There are three species of jackal - the Common
or Golden Jackal
), the Black-backed Jackal
) and the Side-striped Jackal
). The two latter species, the Black-backed and Side-striped are only found in Africa, whereas the Golden Jackal is now classified as a sole Eurasian species although, until recently, was regarded as having a number of subspecies across northern and eastern Africa. However, a study published in 2015, shows that the African subspecies were not properly related and, as such, those six subspecies are now to be reclassified as a totally separate species to be known as the African Golden Wolf
As a point of interest, the lineage of the Golden Jackal
shows that it is more closely related to the Grey Wolf and American Coyote than it is to the other two jackal species.
The Golden Jackal
has seven subspecies across its full European and Asian range. The largest population is distributed across middle Asia where that particular subspecies is usually just called the Common Jackal
- the other Asian subspecies are the Indian, Sri Lankan, Syrian, Siamese, and Pannonian Jackal.
The European Golden Jackal
is the largest of the species.
It was the European Golden Jackal
that we wanted to both see and photograph during our trip to the Danube Delta in May 2016, as the area around where we were staying was one of the best places in Europe to both see and photograph it. They are extremely timid and, although they will roam and hunt during daylight, they will retreat very quickly if they hear or sense human presence, consequently the only realistic chance of photographing them is from a hide. Personally I don’t like hides for various reasons, but I’ve started to realise that they are almost a necessity for certain species. Even though we travel a fair bit and have had some great experiences, there is no guarantee or easy way to get good wildlife photos, so we take opportunities when we can get them.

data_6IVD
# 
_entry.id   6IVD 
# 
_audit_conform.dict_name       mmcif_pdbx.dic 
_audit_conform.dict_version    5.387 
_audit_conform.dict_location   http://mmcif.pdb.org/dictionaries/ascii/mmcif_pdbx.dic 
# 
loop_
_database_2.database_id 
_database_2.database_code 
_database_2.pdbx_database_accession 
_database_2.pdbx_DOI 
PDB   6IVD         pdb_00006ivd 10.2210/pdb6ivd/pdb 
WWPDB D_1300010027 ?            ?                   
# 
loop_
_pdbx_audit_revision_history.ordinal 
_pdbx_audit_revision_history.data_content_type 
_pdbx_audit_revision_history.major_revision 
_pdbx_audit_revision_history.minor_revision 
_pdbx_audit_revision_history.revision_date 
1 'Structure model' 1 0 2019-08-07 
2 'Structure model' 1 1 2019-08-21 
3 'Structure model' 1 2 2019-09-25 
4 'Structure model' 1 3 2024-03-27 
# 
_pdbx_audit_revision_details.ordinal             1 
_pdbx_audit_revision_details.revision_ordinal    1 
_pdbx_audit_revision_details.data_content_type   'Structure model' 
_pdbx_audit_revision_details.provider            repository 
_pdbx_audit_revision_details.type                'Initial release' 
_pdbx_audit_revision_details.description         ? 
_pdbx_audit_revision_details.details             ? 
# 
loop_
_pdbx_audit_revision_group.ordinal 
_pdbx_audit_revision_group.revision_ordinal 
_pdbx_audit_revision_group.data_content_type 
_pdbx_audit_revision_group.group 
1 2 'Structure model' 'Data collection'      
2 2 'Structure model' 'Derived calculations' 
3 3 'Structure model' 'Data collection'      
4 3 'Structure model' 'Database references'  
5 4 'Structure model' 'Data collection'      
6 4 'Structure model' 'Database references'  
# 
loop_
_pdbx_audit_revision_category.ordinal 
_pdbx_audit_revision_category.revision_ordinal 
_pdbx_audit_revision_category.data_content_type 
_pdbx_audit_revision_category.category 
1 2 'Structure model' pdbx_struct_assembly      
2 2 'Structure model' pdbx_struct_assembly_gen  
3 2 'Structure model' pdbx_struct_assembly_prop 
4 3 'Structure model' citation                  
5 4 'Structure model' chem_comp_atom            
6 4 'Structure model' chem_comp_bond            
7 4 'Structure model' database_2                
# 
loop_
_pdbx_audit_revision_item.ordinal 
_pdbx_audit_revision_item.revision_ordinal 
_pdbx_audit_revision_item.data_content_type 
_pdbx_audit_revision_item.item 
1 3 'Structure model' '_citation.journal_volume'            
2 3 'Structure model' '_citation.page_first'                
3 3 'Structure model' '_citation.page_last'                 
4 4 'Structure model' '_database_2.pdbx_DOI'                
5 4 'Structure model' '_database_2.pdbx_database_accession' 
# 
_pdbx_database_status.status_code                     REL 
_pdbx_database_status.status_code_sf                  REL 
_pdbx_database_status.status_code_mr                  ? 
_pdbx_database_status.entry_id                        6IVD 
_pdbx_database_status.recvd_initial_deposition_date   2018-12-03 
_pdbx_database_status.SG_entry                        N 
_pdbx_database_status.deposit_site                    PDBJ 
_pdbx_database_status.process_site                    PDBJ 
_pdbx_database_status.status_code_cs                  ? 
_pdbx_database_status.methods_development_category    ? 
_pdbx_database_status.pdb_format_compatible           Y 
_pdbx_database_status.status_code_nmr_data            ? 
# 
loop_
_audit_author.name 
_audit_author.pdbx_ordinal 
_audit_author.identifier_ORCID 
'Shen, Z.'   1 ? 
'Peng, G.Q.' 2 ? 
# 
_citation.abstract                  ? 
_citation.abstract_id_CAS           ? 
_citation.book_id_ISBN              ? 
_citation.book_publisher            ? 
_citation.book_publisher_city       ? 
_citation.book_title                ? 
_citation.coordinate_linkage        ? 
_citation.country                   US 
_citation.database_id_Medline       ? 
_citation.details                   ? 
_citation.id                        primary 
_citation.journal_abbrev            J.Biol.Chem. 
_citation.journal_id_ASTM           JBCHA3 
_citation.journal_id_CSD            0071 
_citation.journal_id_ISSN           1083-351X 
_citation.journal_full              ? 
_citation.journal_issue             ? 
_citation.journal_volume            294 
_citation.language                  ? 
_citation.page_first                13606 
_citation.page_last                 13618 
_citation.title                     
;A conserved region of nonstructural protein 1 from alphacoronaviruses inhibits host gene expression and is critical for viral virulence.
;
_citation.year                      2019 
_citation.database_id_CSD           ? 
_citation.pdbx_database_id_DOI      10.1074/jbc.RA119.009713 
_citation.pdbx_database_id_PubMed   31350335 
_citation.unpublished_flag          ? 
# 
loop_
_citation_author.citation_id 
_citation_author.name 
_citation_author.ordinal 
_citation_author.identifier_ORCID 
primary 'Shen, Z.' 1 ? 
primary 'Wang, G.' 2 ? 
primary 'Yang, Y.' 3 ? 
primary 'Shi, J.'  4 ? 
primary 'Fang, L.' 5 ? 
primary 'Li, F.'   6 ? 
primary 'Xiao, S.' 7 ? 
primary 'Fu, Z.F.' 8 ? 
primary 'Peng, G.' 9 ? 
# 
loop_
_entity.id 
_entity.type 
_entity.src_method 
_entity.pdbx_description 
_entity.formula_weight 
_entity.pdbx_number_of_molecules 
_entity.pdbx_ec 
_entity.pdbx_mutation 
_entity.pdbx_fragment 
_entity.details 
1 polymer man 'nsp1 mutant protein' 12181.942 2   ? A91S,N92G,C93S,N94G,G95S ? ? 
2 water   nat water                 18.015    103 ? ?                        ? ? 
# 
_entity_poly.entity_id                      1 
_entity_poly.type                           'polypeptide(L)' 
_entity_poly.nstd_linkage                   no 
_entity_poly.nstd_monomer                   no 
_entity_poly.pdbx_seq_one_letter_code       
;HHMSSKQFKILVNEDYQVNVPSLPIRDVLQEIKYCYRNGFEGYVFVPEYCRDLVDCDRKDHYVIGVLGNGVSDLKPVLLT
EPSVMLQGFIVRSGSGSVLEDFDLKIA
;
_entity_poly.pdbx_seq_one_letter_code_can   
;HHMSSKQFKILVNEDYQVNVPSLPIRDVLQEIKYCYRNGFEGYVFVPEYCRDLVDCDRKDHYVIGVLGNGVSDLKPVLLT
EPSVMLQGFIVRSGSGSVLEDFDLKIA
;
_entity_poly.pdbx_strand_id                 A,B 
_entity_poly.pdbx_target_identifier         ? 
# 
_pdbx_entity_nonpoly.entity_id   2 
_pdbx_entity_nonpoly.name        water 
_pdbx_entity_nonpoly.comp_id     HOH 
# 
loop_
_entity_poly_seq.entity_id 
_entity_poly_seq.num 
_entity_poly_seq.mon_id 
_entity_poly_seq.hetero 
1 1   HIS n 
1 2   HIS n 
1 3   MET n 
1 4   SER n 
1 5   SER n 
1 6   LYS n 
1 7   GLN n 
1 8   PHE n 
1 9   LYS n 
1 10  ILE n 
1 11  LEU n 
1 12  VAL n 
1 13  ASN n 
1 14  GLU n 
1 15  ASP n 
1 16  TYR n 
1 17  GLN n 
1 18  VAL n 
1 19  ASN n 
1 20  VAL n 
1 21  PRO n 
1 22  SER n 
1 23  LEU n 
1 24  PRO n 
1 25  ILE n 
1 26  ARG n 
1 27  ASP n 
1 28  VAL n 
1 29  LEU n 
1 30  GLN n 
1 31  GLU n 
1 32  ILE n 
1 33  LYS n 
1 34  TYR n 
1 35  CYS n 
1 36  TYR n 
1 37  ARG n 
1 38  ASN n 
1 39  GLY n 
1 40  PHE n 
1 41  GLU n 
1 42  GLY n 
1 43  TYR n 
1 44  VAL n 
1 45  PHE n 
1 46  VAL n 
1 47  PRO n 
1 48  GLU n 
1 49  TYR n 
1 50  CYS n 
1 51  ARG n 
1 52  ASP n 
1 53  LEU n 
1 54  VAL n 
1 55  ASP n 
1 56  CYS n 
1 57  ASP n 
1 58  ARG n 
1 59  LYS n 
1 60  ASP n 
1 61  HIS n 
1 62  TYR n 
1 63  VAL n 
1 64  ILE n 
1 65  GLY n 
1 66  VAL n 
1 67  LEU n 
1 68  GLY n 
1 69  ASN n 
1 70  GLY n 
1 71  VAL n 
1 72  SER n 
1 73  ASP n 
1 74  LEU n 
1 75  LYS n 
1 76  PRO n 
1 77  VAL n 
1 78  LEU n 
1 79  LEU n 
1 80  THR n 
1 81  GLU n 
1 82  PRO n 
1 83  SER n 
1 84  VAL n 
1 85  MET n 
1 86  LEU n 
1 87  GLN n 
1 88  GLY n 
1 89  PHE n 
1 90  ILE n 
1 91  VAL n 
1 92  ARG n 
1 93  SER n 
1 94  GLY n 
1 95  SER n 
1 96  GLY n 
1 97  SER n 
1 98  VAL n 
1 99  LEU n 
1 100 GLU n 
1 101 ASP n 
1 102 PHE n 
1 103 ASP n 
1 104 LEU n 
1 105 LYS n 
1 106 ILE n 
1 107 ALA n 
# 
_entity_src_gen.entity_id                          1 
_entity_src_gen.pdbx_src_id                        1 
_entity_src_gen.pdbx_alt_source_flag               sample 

Unfortunately the weather in Romania wasn’t great during most of our visit as can be seen from many of the eagle shots within the photo gallery, but that didn’t deter the jackals. We saw them during both of our long morning sessions in the hide - mainly at distance and always on guard. They ventured closer only when the eagles were present. This was strange in a way, because whilst the eagles gave them the confidence that it was safe to approach, the first thing the jackals would do was to chase the eagles off!
Whilst I managed to get a few reasonable photos from the two sessions, it was actually pretty difficult to capture any real 'action'. However, I did get a few snarling shots (see the photo gallery), which I was pleased with as they give a pretty good impression of just how quickly the behaviour of these jackals can change. At times you could be forgiven for thinking they looked like domestic dogs, whereas the next minute they would bare their teeth and look far more like the ferocious wild canines that they are.
It was a great experience photographing these jackals and one that we'd like to repeat someday.